The Kid Who Knew Too Much

This may be the saddest and most glorious thing I’ve ever seen.

I’ve just gotten off the L train at Grand Street. As I run through the turnstiles and begin climbing the stairs, I see a mother carrying her child 10 steps above me. What caught my eye was the way she was doing it. She was carrying this boy in his stroller. I’m sure you’ve seen moms in the subway do this, but not the same way this mom was doing it.

This mom was holding the stroller parallel to the ground, hard against her stomach. It was an umbrella style stroller, meaning it was relatively light. (As opposed to those huge baby carriages for newborns. Try lugging that thing on a subway some time.) Even so, the ease with which she scaled the stairs while holding this thing so tightly against her body was amazing. She had the grit and determination of The Mom Alone. I need to get out of this station so I can catch the bus, because if I miss the bus I will not get to X on time and I will be screwed.

But the real kicker was the kid. He looked to be three years old, maybe four at the oldest. His head stuck out from his mother’s side at a right angle, as if he’d been screwed into place. And the look on his face was not one of fear, as he probably should have had, or one of kiddish “whee!”-type excitement, as some kids might.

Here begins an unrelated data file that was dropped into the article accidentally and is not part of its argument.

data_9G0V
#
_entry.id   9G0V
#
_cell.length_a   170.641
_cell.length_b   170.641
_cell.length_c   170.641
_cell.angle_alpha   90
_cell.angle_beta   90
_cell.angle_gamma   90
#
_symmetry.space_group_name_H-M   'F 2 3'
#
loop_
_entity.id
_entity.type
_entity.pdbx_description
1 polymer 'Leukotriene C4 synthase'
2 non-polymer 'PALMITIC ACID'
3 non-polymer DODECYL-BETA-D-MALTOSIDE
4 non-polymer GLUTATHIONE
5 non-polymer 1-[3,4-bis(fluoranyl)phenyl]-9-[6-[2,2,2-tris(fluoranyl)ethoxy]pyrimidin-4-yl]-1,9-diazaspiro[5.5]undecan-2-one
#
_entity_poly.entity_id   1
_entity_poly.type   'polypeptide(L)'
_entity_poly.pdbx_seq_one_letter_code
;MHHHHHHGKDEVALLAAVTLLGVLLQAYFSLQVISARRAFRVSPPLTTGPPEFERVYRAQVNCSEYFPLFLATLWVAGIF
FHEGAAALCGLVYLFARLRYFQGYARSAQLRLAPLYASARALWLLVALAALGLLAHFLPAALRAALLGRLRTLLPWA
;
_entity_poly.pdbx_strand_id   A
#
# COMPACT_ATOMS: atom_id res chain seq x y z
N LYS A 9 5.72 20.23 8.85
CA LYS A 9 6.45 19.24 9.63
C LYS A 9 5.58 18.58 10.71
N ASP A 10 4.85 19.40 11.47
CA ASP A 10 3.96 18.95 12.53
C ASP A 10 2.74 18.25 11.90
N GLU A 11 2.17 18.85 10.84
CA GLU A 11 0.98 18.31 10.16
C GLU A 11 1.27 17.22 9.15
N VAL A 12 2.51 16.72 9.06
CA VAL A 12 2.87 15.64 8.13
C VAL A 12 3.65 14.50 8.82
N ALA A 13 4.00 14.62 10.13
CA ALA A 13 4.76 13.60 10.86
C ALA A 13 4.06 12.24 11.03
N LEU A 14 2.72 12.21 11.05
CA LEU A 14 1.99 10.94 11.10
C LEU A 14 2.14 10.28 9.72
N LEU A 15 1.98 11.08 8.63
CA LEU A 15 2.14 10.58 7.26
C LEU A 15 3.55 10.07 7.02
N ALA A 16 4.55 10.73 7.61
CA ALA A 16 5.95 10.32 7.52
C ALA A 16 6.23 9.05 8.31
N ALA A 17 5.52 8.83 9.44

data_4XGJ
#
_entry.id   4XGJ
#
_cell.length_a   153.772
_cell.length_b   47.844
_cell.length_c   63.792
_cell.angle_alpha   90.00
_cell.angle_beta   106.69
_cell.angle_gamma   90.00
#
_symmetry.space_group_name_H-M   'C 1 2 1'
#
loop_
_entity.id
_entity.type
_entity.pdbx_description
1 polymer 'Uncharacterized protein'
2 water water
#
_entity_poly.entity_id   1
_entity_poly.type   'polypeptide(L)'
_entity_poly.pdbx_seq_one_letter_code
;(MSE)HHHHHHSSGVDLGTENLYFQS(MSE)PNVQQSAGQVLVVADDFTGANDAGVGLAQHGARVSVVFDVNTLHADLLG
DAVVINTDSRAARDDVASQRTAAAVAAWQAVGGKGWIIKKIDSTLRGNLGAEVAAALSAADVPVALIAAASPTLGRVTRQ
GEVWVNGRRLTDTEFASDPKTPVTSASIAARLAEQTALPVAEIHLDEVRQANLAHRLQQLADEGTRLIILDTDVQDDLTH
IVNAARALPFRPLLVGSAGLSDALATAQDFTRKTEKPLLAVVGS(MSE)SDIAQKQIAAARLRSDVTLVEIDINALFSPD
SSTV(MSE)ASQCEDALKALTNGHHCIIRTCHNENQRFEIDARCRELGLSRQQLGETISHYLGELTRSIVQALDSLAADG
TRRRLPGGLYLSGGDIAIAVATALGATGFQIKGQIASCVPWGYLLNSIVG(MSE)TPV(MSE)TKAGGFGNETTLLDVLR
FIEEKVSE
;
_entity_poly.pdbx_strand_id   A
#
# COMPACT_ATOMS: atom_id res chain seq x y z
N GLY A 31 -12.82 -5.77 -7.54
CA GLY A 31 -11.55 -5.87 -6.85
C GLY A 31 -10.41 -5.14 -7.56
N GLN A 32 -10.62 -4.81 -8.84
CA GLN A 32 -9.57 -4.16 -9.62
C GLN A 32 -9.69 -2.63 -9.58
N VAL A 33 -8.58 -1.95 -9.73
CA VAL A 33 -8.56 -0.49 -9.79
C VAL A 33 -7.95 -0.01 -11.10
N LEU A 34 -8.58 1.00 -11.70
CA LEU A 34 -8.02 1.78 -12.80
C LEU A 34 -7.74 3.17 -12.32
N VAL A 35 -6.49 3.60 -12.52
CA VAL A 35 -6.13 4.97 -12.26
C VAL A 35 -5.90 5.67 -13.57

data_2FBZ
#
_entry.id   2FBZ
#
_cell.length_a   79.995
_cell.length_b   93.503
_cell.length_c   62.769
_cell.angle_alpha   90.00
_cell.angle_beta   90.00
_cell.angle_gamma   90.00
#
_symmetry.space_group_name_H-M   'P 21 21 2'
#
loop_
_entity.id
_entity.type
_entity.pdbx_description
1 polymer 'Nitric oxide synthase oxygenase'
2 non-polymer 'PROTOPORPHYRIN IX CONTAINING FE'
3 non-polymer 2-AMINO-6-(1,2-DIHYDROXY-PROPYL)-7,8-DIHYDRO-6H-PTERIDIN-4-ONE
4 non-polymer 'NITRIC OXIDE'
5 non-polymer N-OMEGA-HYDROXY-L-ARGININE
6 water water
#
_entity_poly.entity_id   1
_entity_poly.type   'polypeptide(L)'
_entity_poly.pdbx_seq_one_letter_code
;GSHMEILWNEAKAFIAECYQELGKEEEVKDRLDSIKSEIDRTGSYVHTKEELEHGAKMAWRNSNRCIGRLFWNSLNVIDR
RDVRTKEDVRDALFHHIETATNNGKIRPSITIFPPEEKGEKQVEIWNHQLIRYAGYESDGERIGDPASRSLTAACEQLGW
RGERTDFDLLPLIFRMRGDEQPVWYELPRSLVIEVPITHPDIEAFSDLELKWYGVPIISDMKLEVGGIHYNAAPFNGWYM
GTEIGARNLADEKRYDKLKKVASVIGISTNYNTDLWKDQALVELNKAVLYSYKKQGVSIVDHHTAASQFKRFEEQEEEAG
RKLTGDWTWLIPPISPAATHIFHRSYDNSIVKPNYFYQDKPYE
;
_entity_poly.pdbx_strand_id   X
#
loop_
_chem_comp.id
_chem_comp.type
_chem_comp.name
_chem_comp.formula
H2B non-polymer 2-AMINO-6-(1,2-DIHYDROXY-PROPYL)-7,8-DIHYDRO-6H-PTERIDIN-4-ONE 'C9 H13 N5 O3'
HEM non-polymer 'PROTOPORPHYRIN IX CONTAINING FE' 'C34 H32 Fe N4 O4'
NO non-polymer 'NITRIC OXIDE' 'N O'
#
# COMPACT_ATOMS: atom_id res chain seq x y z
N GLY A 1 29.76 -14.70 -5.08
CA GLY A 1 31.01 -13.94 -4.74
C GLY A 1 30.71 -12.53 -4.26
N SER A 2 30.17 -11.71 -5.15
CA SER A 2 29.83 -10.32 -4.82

His expression was one of resignation. Not sad, just a look of guess we’re doing this now. A look far too world weary and wan for a three year old. It was chilling in some ways, and in others hilarious, almost admirable. A child who had no illusions about what to expect from this world, who had no illusions to shatter. He knew at any moment, he would be hoisted aloft, hovered two feet above the ground, placed flat against his mother’s stomach, perpendicular to her, and then finally placed on the pavement when back in the light of day.

Part of me wanted to catch up to them and offer help. But the mom was too fast and already at the surface before I could get close. And anyway, what kind of help could I really offer? Maybe this kid had already figured it all out.